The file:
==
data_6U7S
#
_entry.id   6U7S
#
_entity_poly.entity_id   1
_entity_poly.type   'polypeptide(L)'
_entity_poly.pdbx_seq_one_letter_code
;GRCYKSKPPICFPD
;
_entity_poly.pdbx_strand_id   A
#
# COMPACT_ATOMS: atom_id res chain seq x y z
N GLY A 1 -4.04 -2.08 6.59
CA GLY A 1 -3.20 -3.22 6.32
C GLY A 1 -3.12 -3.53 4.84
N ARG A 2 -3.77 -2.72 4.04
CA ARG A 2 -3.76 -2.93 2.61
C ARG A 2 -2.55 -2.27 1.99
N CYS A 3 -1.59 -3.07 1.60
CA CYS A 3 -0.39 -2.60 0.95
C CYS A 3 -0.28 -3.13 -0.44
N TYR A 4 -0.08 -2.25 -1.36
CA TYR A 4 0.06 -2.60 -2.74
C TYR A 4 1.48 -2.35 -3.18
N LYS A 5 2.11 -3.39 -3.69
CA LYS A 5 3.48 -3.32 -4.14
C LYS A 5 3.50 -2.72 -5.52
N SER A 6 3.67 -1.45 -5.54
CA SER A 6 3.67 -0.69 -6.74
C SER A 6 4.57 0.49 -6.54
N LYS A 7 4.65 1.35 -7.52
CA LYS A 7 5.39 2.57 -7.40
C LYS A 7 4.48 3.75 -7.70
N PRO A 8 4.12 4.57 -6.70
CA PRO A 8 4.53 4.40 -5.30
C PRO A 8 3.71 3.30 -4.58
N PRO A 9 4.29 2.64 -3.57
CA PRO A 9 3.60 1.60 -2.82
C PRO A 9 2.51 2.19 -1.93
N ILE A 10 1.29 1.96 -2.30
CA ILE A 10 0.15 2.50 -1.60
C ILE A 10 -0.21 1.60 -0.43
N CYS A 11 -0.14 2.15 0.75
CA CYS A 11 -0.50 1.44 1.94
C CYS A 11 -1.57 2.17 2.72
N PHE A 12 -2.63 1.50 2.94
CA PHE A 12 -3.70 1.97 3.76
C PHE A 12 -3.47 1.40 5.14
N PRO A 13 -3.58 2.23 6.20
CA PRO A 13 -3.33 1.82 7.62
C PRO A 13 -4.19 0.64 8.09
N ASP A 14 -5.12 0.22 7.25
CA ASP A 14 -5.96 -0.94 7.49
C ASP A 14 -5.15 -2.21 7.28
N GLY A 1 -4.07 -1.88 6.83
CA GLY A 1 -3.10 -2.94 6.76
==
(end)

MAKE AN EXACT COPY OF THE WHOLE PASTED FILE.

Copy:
data_6U7S
#
_entry.id   6U7S
#
_entity_poly.entity_id   1
_entity_poly.type   'polypeptide(L)'
_entity_poly.pdbx_seq_one_letter_code
;GRCYKSKPPICFPD
;
_entity_poly.pdbx_strand_id   A
#
# COMPACT_ATOMS: atom_id res chain seq x y z
N GLY A 1 -4.04 -2.08 6.59
CA GLY A 1 -3.20 -3.22 6.32
C GLY A 1 -3.12 -3.53 4.84
N ARG A 2 -3.77 -2.72 4.04
CA ARG A 2 -3.76 -2.93 2.61
C ARG A 2 -2.55 -2.27 1.99
N CYS A 3 -1.59 -3.07 1.60
CA CYS A 3 -0.39 -2.60 0.95
C CYS A 3 -0.28 -3.13 -0.44
N TYR A 4 -0.08 -2.25 -1.36
CA TYR A 4 0.06 -2.60 -2.74
C TYR A 4 1.48 -2.35 -3.18
N LYS A 5 2.11 -3.39 -3.69
CA LYS A 5 3.48 -3.32 -4.14
C LYS A 5 3.50 -2.72 -5.52
N SER A 6 3.67 -1.45 -5.54
CA SER A 6 3.67 -0.69 -6.74
C SER A 6 4.57 0.49 -6.54
N LYS A 7 4.65 1.35 -7.52
CA LYS A 7 5.39 2.57 -7.40
C LYS A 7 4.48 3.75 -7.70
N PRO A 8 4.12 4.57 -6.70
CA PRO A 8 4.53 4.40 -5.30
C PRO A 8 3.71 3.30 -4.58
N PRO A 9 4.29 2.64 -3.57
CA PRO A 9 3.60 1.60 -2.82
C PRO A 9 2.51 2.19 -1.93
N ILE A 10 1.29 1.96 -2.30
CA ILE A 10 0.15 2.50 -1.60
C ILE A 10 -0.21 1.60 -0.43
N CYS A 11 -0.14 2.15 0.75
CA CYS A 11 -0.50 1.44 1.94
C CYS A 11 -1.57 2.17 2.72
N PHE A 12 -2.63 1.50 2.94
CA PHE A 12 -3.70 1.97 3.76
C PHE A 12 -3.47 1.40 5.14
N PRO A 13 -3.58 2.23 6.20
CA PRO A 13 -3.33 1.82 7.62
C PRO A 13 -4.19 0.64 8.09
N ASP A 14 -5.12 0.22 7.25
CA ASP A 14 -5.96 -0.94 7.49
C ASP A 14 -5.15 -2.21 7.28
N GLY A 1 -4.07 -1.88 6.83
CA GLY A 1 -3.10 -2.94 6.76